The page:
Working As A Volunteer

Many of our students are preparing to spend this summer immersed in the hands-on experience of the student practicum.  The practicum, if you are not familiar with this aspect of the graduate program at MCEDC, is a chance to put the theories they have learned in class to work in the real world.  Students investigate and apply for participation in an existing project in a developing community that may be as far afield as India, Guatemala, or South Africa, or as close to home as urban Denver.  Not only does the student gain practical, marketable skills as an engineer, he or she gains valuable, first-hand insights into the field of international development.  At the same time, the student contributes in a concrete way to progress in a developing community.

A recent article in the Guardian UK offers some suggestions for young people volunteering in development programs, a timely topic not only for our students about to set off on their practicum adventures, but also for those who may be beginning to plan a practicum trip for next year.  The article takes the form of tips from program directors of various development organizations regarding how to get the most out of your volunteer experience.  You can read the entire article here.

One of the things I noticed in reading the article was that the experts disagreed with regard to how long a volunteer’s commitment needed to be in order to be effective.  Six months was the time frame mentioned by one expert, while other experts noted that shorter terms are appropriate.  Few of us have the ability to devote six full months to a volunteer commitment of any kind, much less one in another country.  The approach of MCEDC is in agreement with those experts quoted in the article who say that a more limited time commitment is worthwhile when it takes place within the context of an existing development program.  Most MCEDC student practicums are from six to eight weeks in length.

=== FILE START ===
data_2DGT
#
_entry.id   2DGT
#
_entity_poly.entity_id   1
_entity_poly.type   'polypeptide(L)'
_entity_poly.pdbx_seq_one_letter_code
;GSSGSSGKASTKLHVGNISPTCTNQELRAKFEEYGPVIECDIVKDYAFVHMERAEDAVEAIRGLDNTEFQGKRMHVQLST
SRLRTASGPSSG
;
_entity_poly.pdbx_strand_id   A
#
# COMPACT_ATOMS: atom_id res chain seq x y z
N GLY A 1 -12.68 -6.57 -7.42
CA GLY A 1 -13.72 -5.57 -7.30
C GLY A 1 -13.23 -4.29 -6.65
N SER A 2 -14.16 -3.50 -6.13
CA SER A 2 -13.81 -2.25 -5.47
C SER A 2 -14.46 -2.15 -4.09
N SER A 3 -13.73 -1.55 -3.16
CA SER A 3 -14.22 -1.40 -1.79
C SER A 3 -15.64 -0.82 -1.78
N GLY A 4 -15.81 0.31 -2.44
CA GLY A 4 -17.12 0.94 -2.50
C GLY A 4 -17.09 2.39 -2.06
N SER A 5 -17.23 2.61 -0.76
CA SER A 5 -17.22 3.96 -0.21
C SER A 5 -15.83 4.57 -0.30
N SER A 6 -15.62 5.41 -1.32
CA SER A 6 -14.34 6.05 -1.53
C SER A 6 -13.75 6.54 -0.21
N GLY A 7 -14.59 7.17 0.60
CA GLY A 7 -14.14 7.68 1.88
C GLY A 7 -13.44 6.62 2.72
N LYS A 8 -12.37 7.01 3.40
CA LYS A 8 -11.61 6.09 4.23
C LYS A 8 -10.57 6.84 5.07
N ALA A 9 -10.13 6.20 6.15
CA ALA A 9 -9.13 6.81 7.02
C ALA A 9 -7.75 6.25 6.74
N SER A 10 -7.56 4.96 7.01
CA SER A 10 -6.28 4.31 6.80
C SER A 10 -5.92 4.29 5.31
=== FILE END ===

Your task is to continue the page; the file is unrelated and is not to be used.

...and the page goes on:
Another idea that stood out was the benefit of working with a local, grassroots organization wherever possible, as opposed to a giant, multinational organization.  The reasoning behind this recommendation was that local groups have a better understanding of the particular needs of the community.  This resonates with one of MCEDC’s core principles, which is that the solutions to a developing community’s challenges must be created in partnership with the local residents and never imposed from the outside.

The final theme that stood out for me in this article was that, as outsiders, the volunteers need to be prepared for the experience in which they are about to immerse themselves.  This is a multi-faceted issue involving empathy and sensitivity.  It begins with familiarizing one’s self with the local language and customs.  More than that, it requires an understanding of the area’s history, including any European colonial past that may impact the way the volunteer’s help is viewed.  Finally, as one expert pointed out, an effort must be made to ensure that “volunteer aspirations” match on-site “partner expectations” such that the experience is a positive one for everyone involved.  The breadth of an MCEDC student’s education should prepare him or her to handle these situations well.

If you are a student or former student, we’d like to hear your comments about your practicum experience, about the practicum aspect of the MCEDC program and how you think it could be changed or improved, or any other thoughts you may have.

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